Red alert: Why Mitch Trubisky can’t let the Bears settle for field goals again

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Bears quarterback Mitch Trubisky gets off a pass before Arizona Cardinals defensive tackle Robert Nkemdiche arrives. | Rick Scuteri, AP photo

Matt Nagy said last week Mitch Trubisky needed to complete a deep pass to gain the confidence to do it again. It was no different, he said, than making the first free throw in basketball game.

Bears offensive coordinator Mark Helfrich went back to the basketball analogy this week when asked Trubisky’s popgun performance in the red zone.

“The problem with us right now is we need to make the routine plays, routine,” Helfrich said. “That obviously is magnified at the quarterback position. And the blame and the praise is, maybe, unfairly put on that position. And it always will.

“But he needs to make layups.”

So far, Trubisky’s been hitting the back of the iron. They’ve resulted in something that’s beneficial in hoops but not football: field goals.

“Gotta score touchdowns,” guard Kyle Long said. “We can’t leave it up to [kicker Cody] Parkey. He’s done a great job putting points up there but we can double those points.”

The red zone has been the intersection of the Bears’ two most troubling habits: Trubisky’s baffling inaccuracy and running back Jordan Howard’s inability to gain traction. The former is the most disturbing development of the Bears’ young season.

Trubisky’s Bears have scored touchdowns on 40 percent of their trips inside the opponent’s 20-yard line, the sixth-worst mark in the NFL. Three of the five are in last place.

No quarterback who has started all three games this season has thrown fewer than Trubisky’s two touchdowns. Both came in the same game — a 3-yard shovel to tight end Trey Burton in the first quarter against the Seahawks and a 10-yard throw to Anthony Miller in the fourth.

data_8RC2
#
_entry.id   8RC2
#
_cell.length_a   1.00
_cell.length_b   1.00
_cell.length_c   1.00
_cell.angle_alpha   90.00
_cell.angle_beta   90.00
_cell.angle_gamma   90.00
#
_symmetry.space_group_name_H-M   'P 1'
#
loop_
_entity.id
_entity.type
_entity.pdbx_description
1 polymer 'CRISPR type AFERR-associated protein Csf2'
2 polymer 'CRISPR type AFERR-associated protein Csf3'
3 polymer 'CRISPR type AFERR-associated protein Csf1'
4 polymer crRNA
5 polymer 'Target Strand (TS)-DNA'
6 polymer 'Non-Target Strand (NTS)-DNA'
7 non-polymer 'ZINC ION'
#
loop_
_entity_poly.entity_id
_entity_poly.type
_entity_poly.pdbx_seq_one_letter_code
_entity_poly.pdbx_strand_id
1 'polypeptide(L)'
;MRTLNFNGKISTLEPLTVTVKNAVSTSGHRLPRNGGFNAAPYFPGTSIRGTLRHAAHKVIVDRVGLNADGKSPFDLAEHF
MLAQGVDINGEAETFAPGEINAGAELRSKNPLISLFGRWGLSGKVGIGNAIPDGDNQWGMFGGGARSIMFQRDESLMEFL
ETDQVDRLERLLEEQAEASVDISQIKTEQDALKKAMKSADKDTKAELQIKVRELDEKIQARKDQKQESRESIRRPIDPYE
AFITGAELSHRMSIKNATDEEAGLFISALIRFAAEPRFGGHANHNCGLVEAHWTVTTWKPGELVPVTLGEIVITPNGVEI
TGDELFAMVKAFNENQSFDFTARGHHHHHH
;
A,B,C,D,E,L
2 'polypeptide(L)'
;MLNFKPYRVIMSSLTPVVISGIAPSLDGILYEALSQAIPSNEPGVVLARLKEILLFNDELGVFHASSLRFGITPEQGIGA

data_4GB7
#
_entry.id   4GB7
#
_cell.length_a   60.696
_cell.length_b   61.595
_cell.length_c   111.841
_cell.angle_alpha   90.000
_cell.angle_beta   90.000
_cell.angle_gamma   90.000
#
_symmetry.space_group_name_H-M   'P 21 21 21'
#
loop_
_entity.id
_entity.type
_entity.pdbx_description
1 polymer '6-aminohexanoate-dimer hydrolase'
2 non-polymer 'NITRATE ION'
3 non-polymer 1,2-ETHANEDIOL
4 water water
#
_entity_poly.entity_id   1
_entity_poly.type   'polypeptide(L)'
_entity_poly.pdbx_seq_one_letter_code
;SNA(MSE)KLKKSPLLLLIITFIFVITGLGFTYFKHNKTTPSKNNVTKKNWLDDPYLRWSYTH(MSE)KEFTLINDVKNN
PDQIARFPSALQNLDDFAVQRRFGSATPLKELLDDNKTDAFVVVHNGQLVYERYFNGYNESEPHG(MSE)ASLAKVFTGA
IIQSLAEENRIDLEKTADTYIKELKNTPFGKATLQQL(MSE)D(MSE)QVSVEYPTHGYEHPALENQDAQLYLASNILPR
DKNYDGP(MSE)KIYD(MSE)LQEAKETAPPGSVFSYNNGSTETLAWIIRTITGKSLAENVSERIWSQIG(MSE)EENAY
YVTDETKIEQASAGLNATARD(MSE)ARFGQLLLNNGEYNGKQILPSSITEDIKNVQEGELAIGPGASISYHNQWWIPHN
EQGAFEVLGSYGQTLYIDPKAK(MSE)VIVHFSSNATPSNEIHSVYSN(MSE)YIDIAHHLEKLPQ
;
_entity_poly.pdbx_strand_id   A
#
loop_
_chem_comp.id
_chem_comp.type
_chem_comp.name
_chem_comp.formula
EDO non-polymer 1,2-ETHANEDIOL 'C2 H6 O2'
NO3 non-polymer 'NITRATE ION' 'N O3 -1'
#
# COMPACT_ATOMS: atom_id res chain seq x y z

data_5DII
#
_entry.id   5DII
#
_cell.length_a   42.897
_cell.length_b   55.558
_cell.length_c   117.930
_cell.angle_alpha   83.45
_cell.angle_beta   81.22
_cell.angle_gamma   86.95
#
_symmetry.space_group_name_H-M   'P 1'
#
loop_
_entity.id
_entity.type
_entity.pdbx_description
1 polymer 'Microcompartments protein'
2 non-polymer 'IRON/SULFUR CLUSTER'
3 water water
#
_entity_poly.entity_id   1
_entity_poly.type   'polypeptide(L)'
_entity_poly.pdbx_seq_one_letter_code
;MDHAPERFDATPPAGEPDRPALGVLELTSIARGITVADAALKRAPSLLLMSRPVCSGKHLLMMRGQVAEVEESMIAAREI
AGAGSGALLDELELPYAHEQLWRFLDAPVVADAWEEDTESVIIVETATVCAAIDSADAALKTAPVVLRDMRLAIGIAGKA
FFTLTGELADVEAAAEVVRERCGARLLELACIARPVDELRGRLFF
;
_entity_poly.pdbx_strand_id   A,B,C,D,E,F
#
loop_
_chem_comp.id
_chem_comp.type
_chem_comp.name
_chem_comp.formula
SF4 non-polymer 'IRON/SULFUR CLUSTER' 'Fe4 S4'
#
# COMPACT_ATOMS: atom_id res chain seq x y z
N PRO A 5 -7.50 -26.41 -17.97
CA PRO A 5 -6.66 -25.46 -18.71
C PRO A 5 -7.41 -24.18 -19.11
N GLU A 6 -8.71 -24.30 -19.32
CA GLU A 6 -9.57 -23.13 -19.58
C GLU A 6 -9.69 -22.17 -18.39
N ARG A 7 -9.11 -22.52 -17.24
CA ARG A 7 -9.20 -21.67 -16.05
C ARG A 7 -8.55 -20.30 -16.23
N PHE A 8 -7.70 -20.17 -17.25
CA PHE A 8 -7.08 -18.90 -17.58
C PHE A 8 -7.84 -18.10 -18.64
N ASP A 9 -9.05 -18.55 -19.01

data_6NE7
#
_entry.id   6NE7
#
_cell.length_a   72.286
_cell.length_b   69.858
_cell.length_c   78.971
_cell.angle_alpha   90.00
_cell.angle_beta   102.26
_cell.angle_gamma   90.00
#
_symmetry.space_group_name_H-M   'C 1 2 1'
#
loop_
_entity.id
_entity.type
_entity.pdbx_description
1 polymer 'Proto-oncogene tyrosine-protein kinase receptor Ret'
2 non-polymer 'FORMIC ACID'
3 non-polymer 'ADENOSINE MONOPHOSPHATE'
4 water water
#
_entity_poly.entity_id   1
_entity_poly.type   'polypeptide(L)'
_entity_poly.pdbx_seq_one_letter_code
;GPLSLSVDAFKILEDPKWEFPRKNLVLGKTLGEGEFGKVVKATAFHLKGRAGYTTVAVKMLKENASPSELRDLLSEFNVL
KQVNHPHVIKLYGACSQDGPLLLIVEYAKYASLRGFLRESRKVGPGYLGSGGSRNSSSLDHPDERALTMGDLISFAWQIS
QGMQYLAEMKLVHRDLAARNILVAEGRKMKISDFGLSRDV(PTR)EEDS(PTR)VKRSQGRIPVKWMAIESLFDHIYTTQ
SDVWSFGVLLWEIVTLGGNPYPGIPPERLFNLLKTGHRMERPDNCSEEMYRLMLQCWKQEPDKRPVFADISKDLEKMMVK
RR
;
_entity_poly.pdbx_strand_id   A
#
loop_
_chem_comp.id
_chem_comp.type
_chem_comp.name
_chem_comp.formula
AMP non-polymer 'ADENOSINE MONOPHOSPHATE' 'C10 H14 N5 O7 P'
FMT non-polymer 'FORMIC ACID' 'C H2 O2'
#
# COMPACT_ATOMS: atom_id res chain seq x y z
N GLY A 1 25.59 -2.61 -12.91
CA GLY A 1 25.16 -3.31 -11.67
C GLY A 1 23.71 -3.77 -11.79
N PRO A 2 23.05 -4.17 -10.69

“We just have to finish in the red zone,” Trubisky said.

Against the Cardinals, the Bears ran 13 red-zone plays for 17 total yards. In three games, they’ve run 32 plays for 71 yards — an average of 2.2 yards per play.

“Right now we’re just not scoring touchdowns,” Nagy said. “It’s easy to magnify and try to figure out why from everybody, but we’re doing the same thing: ‘Why is that? And then we just try to improve on it in the games.’”

Nagy has tried to solve the problem with unique schemes.

The Bears scored on a Howard run in the season opener when left tackle Charles Leno split out right as a wide receiver. In Week 2, tight end Trey Burton took a snap as quarterback — but the team eventually settled for a field goal. Against the Cardinals, Nagy used four tight ends at the 2-yard — three ran pass routes while eligible tackle Bradley Sowell stayed in to block. Tight end Dion Sims was flagged for an illegal shift, and the Bears eventually kicked.

Sunday seems like the perfect time for an uptick. The Buccaneers allow touchdowns on 88.9 percent of their opponent’s red zone trips. Only two teams, the Panthers and Bills, allow a higher clip.

It takes special effort to score in the red zone, receiver Allen Robinson said.

“Execute and make contested catches,” he said. “Make plays. Turn plays that may not necessarily be a play into one. I think again, I think for us we’re really close. We just have to continue to do that.”

Scoring touchdowns instead of field goals would cover a lot of blemishes — not only on Trubisky, but a sputtering run game and a defense that has been tasked with winning games.

“I think we could be more efficient there, more productive,” Nagy said. “And that in turn—if you start getting touchdowns and helping your defense out and getting points on the board —then it’ll cover up some of the other stuff that’s getting magnified because we’re not producingpoints in the red zone.”

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